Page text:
New Streaming Services' Lack of Sports, News May Limit Appeal, Says Charter CEO

Charter CEO Tom Rutledge
Bryan Bedder/Getty Images

Charter CEO Tom Rutledge

The pay TV bundle is "very expensive, and the disaggregated a la carte repackaged product is even more expensive," Tom Rutledge also told the UBS Global TMT Conference in New York.

Cable operator Charter Communications, in which John Malone's Liberty Broadband owns a big stake, feels that entertainment giants' new and upcoming streaming services could have some impact on pay TV subscriber losses, but not as much as other factors, chairman and CEO Tom Rutledge said Monday, suggesting that the lack of sports and news offerings would limit the appeal of streaming offers.

"That hasn't been the main driver," the exec said about the role of recent and upcoming streaming services on cord-cutting during an appearance at the UBS Global TMT (Technology, Media & Telecommunications) Conference in New York that was webcast. "TV Everywhere and the lack of security has been the bigger issue."

Rutledge added that "you still don't have broadcasting in most of those products and you don't have therefore big sports, you don't have 24-hour news, so there are a lot of reasons why those products aren't going to satisfy the full need for television consumers."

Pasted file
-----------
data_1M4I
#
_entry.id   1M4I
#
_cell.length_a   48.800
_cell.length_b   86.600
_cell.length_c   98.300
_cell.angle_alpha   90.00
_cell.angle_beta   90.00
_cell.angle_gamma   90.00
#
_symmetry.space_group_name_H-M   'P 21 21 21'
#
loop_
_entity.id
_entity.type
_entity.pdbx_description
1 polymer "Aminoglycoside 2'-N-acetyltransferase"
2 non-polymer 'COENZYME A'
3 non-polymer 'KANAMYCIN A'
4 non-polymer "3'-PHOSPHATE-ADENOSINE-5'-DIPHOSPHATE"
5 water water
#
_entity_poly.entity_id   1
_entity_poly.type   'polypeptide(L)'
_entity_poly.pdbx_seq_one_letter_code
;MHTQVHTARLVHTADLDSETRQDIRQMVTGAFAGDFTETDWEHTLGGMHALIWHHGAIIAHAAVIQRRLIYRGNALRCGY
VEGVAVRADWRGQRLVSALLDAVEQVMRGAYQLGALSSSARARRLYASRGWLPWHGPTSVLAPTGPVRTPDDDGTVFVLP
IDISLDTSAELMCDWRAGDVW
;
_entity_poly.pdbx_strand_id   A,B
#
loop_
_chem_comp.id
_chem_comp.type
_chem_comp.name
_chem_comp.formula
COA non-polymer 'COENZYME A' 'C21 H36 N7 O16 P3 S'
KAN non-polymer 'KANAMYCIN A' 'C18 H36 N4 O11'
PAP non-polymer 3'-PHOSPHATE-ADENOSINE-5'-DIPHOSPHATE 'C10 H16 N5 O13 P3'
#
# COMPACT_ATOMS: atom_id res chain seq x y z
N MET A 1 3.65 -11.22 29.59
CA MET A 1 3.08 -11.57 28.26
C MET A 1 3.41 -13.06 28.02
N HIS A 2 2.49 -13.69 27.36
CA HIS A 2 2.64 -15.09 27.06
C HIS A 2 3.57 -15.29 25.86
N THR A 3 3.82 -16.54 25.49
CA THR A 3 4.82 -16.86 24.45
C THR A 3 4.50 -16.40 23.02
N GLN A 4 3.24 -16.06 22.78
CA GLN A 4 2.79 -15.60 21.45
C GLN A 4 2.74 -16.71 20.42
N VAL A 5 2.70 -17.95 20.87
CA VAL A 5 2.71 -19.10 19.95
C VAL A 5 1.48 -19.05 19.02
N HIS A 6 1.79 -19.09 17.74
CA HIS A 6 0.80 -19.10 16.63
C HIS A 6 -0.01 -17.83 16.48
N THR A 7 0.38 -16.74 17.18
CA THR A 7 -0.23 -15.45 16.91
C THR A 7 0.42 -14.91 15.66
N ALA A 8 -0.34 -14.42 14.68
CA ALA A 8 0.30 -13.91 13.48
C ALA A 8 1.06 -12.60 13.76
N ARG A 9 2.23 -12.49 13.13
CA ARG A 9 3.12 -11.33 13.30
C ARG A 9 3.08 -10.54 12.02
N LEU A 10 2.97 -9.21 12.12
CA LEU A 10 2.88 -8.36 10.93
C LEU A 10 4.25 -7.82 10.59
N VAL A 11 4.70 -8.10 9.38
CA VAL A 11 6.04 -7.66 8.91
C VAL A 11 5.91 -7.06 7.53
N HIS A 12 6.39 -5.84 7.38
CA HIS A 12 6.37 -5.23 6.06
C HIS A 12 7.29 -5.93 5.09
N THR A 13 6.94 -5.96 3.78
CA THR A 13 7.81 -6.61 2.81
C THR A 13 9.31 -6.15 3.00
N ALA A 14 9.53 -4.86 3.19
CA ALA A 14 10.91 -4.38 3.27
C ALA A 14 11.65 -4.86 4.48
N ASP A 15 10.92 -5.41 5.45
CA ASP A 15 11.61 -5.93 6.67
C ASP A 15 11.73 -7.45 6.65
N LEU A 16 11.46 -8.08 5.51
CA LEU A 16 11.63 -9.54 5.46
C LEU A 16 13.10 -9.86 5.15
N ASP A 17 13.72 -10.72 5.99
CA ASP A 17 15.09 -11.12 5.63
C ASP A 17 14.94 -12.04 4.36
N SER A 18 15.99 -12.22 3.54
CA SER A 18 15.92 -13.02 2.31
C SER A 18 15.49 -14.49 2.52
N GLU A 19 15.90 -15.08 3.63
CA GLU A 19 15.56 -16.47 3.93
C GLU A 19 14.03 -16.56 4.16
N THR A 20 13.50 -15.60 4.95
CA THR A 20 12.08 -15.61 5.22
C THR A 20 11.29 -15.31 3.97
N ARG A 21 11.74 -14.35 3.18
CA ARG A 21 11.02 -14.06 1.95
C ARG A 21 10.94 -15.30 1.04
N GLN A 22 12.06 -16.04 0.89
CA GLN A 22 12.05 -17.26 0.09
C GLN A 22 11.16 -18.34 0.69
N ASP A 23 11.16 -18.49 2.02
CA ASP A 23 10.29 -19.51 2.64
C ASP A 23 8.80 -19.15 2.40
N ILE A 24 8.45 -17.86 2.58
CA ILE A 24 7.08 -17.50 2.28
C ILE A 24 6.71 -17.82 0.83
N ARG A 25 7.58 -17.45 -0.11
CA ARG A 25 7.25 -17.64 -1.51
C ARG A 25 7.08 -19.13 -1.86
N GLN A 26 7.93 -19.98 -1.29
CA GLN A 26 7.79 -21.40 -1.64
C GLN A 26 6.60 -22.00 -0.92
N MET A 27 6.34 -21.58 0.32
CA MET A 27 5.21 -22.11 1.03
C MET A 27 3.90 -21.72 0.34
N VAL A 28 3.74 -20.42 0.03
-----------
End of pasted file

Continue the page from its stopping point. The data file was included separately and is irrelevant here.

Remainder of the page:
He concluded: "When you add them all up, [it's] a lot of money. ... The [pay TV] bundle is very expensive, and the disaggregated a la carte repackaged product is even more expensive."

Rutledge on Monday also predicted that "the pressure in video [subscriptions] will continue" driven by "mostly price — the [pay TV] bundle has become very expensive." 

The exec also reiterated recent comments that content companies were in part to blame for the challenges of the pay TV bundle in the streaming video age because they make too much of their programming available for free via password sharing and the like.

Rutledge said earlier this year that the "problem with the bundle of video today is that the content companies that supply it essentially [make] their service available for free through TV Everywhere, excessive streams, password sharing and the free over-the-air television. ... And it’s free to a lot of consumers who have friends with passwords. So our ability to sell that product is ultimately constrained by our relationship with content [companies], and we have to manage that in terms of the kinds of power that the content companies have."